Stories in a Picture from the 1970's: River Edge's Original McDonald's

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Stories in a Picture from the 1970's: River Edge's Original McDonald's

Journeys into River Edge

"Every picture tells a story" goes an old saying. Thanks to Martha Szalay Scannell on Pinterest,  we are blessed with a 1970's vintage picture that tells quite a few stories about River Edge.

Her caption describes the picture "Bergenfield Junk Yard at Main Street & River Streets, River Edge". That description and its story will await a future "Journeys Into River Edge" posting here.

What caught our eye initially was not just the junk yard , but also the classic golden arches of McDonald's middle left of the picture, once a fixture on Main Street.

In fact, River Edge was the home of one the earlier original McDonald's restaurants.

We did not have the first in the area - that was and still is located on Broadway (Route 4) in Fair Lawn, just next to the recently fire ravaged IHOP. But still McDonald's came to town pretty early in their existence and before it could be found virtually everywhere.

I think it was in the mid-1960s' (1964-65?) that McDonald's set up shop at its present location on Main Street between Elizabeth Street and the train tracks. Its neighbor across the street was the big building that was the long-time home of the Cherry Hill Reform Church (before it moved up to the corner of Howland and Bogert) and then later of the River Edge Jewish Community Center (later Temple Sholom) before it found its own home on the other end of Howland near the Paramus broder. The building later would house the Joseph Augusta Beauty Parlor before it eventually was razed to become a parking lot for the office building that now graces the corner of Kinderkamack and Main where the Gulf station stood across from the A&P (later Foodtown).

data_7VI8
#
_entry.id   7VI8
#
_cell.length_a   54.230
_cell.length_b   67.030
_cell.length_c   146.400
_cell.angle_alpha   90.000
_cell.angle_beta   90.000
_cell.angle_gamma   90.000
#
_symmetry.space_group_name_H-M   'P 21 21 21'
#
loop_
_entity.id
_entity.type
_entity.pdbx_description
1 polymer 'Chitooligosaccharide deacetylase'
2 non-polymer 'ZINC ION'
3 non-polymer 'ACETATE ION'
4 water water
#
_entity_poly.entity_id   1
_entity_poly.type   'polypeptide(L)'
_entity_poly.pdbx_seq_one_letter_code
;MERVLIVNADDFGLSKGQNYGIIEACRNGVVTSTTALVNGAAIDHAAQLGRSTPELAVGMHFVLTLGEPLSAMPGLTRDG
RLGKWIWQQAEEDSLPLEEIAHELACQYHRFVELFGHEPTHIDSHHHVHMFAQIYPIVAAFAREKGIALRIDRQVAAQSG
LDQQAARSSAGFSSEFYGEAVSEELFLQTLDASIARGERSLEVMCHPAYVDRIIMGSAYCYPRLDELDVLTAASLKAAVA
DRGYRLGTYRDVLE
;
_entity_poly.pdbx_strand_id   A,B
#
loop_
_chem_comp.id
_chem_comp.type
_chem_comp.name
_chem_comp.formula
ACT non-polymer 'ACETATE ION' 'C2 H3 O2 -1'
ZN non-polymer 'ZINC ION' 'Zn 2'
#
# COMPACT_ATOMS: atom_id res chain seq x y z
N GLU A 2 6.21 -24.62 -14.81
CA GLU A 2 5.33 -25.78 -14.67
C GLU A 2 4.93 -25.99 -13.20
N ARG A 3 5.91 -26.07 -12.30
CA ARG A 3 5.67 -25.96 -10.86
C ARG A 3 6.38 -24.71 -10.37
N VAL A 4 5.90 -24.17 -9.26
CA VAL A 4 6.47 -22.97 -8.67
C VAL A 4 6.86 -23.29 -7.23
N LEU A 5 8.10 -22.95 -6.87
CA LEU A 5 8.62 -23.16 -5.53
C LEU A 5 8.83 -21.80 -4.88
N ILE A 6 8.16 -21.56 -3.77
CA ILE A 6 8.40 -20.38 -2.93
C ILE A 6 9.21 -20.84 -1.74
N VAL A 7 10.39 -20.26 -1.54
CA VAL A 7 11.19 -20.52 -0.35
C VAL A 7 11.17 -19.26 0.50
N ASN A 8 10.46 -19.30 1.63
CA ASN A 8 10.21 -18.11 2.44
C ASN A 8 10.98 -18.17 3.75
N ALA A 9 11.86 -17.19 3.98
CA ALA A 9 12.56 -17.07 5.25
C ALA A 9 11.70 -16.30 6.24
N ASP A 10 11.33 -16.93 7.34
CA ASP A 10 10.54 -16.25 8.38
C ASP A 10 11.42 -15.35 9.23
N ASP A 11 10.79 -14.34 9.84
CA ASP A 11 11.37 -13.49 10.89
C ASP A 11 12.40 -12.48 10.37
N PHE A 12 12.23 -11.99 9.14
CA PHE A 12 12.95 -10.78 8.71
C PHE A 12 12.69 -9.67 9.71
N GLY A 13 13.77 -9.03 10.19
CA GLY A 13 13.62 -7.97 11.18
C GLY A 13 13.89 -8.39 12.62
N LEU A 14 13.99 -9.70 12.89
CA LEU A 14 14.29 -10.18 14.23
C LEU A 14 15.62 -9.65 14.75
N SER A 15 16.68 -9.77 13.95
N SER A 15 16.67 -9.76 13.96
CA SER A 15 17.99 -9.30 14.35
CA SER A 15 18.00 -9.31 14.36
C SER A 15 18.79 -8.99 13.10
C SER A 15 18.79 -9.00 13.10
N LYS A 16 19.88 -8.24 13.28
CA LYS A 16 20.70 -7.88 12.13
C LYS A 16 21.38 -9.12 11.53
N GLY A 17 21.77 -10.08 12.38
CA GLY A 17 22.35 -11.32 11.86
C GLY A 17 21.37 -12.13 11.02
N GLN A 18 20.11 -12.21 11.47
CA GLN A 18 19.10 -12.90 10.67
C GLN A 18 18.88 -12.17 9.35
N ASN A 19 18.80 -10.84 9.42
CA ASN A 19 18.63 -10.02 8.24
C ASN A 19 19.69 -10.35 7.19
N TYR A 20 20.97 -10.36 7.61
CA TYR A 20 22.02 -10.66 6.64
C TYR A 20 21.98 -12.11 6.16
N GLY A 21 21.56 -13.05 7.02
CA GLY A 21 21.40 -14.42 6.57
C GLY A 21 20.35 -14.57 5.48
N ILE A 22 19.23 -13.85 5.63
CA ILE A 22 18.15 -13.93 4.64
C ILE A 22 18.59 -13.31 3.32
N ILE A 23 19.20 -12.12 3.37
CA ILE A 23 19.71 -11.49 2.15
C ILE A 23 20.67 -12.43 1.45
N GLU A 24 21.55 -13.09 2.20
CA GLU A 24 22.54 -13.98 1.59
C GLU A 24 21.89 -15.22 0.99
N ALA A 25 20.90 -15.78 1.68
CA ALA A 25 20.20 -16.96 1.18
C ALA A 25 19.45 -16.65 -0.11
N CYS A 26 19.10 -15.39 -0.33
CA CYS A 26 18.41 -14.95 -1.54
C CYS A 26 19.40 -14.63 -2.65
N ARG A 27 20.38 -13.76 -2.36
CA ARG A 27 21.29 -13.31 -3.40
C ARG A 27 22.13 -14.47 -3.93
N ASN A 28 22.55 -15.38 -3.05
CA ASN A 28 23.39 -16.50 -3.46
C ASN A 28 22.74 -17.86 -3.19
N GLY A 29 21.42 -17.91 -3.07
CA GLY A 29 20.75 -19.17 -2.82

The McDonald's was the place to go. In fact, it was so popular that unfortunately helped to put the Cherry Hill Luncheonette down the street out of business - the first example of a pattern to be repeated later when Staples and Haome Dept would spell trouble for local commujnity owned businesses

Our family did not go to the local McDonald's all too often. A trip there was considered as a reward for some special accomplishment. We especially looked forward to our annual June annual "outing" with Mom - a picnic of MKcDonald's that we would bring to Van Saun, our reward for having "earned" our promotion to the next grade at school.

The otuing did not cost her much. There were few offering back the (see image below) The hamburger ran 15 cents, french fries 10 cents and a soda 15 cents

But to us it was special.

Back then there was no drive thru at the place. That was added later when they rebuilt the place a couple of times (the end of the original Golden Arches). Those remakes occurring every so often, relflected the tastes of the corporate corporate types who thought they know what we liked and what we wanted.

But they never asked me. For me, I liked the original golden arches. And, I liked the few but reasonably priced choices. Filet o Fish is an exotic item for a McDonald's menu. Breakfast ? A bowl of cereal at home suits me fine.

The new place there on Main Street is very nice. Functional too. My son is able to order his chicken tenders in modern fashion with relative ease.

Still,  when I drive by I still see in my head those red yellow and white tiles, the golden arches and the menu board with those 10 cent fries.

(Again, thanks to Martha Szalay Scannell for having shared this River Edge picture with us)

Stories in a Picture from the 1970's: River Edge's Original McDonald's